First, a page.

This, the alliance says, is in response to Red Hat restricting access to source code from RHEL only to paying customers.
“Today’s announcement marks the beginning of a new era for EL,” said Gregory Kurtzer, chief executive, CIQ. “With OpenELA, CIQ, Oracle and SUSE join forces with the open source community to ensure a stable and resilient future for both upstream and downstream communities to leverage Enterprise Linux.”
OpenELA says it will provide source code necessary for downstreams compatible with RHEL to exist, starting later this year, with initial focus on RHEL versions EL8, EL9 and possibly EL7.
“The project is committed to ensuring the continued availability of OpenELA sources to the community indefinitely,” it added.
OpenELA’s homepage also waves the open source Linux flag, but with the following rather combative words, likely in response to Red Hat’s bashing of downstream rebuilders in defending its change of policy:
“No subscriptions. No passwords. No barriers. Freeloaders welcome.”
Red Hat’s vice president, Core Platforms, Mike McGrath, said at the time the restriction was announced, “I feel that much of the anger from our recent decision around the downstream sources comes from either those who do not want to pay for the time, effort and resources going into RHEL or those who want to repackage it for their own profit. This demand for RHEL code is disingenuous.”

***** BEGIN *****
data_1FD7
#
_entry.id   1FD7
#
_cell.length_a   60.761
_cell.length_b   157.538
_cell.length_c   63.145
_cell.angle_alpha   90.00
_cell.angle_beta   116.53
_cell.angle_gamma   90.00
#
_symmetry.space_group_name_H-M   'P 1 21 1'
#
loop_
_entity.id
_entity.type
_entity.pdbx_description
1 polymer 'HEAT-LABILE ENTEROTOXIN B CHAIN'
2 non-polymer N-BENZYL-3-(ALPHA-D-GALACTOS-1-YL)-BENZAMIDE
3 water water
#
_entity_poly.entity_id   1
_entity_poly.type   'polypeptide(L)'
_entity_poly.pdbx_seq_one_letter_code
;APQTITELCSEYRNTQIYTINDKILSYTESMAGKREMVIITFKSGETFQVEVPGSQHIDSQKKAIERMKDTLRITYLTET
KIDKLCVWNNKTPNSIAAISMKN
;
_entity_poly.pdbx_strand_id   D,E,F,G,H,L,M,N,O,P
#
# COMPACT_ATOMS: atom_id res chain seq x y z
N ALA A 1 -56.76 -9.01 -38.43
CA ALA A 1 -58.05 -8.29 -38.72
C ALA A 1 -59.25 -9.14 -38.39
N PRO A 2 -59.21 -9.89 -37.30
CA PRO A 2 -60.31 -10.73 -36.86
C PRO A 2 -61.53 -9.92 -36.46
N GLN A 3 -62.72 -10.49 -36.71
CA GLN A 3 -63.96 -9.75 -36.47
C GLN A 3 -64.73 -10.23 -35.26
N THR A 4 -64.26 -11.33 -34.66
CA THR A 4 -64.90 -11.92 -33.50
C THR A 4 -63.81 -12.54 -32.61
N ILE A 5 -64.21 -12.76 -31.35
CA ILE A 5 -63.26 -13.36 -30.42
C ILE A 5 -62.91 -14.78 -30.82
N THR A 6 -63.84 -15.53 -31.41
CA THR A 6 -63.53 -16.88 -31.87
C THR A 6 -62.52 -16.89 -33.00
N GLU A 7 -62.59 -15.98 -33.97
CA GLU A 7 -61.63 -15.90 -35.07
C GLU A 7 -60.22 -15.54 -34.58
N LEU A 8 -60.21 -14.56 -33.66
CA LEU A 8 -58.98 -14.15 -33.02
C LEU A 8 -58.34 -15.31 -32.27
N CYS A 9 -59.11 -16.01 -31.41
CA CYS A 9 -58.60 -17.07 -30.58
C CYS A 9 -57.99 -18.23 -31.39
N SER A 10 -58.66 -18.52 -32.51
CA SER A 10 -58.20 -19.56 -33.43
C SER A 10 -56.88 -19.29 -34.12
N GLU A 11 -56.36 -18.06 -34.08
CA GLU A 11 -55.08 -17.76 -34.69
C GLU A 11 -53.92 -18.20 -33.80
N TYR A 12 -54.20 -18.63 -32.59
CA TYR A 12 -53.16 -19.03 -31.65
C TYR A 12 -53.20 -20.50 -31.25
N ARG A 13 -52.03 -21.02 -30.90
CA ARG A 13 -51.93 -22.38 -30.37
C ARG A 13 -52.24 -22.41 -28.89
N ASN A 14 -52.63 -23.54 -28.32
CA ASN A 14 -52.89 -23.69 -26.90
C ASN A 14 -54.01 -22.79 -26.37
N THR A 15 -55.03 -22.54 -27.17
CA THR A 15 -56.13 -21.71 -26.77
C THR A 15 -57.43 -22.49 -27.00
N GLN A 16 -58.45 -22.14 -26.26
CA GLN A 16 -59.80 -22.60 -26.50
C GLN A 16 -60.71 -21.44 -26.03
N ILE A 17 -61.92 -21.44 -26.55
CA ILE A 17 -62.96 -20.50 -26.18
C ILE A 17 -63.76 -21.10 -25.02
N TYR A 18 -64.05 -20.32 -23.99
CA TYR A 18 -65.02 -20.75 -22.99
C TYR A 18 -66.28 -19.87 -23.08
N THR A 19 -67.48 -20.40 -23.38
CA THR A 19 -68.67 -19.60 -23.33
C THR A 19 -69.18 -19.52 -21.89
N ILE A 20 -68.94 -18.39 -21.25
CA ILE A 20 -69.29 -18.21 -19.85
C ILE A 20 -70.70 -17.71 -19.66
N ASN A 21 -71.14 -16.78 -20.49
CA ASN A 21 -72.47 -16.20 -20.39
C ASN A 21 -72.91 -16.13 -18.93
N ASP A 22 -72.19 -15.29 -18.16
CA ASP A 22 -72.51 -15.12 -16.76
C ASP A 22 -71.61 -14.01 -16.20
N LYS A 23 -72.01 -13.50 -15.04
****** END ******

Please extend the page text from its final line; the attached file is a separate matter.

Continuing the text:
The decision to make RHEL available to only paying customers (who also cannot publish it), Red Hat said, is to sharpen focus on CentOS Stream, now the sole repository for public RHEL-related source code releases.
But, with CentOS Stream, downstreams will no longer have that perfect compatibility from using the same source code when running a rebuild, The Register noted, referring to CentOS Stream as “a sort of continuous rolling beta of the next version of RHEL”.
So far, the association has not clarified how exactly it will maintain compatibility with RHEL, only saying that it will “encourage the development of distributions compatible with RHEL.”
However, OpenELA told ITPro that both Rocky Linux, backed by CIQ, and Oracle Linux, will continue to be 1:1 and bug-for-bug compatible.
Rocky Linux, which currently claims it is 100 per cent binary compatible with RHEL and regards itself as the successor to CentOS (axed by Red Hat in favour of CentOS Stream), also said it plans to obtain source code through UBI container images based on RHEL, available from multiple sources, or by leveraging pay-per-use public cloud instances.
Oracle, however, previously acknowledged that compatibility issues may arise, but promised to make binaries and source code publicly and freely available as long as it distributes Linux.
OpenELA called on other organizations and community members to join and contribute actively as it “seeks to build a robust, community-driven standard that ensures impartiality and equilibrium in the EL ecosystem.”
According to ITPro, OpenELA said it would welcome AlmaLinux, a notable absence from the association, and even Red Hat, as members.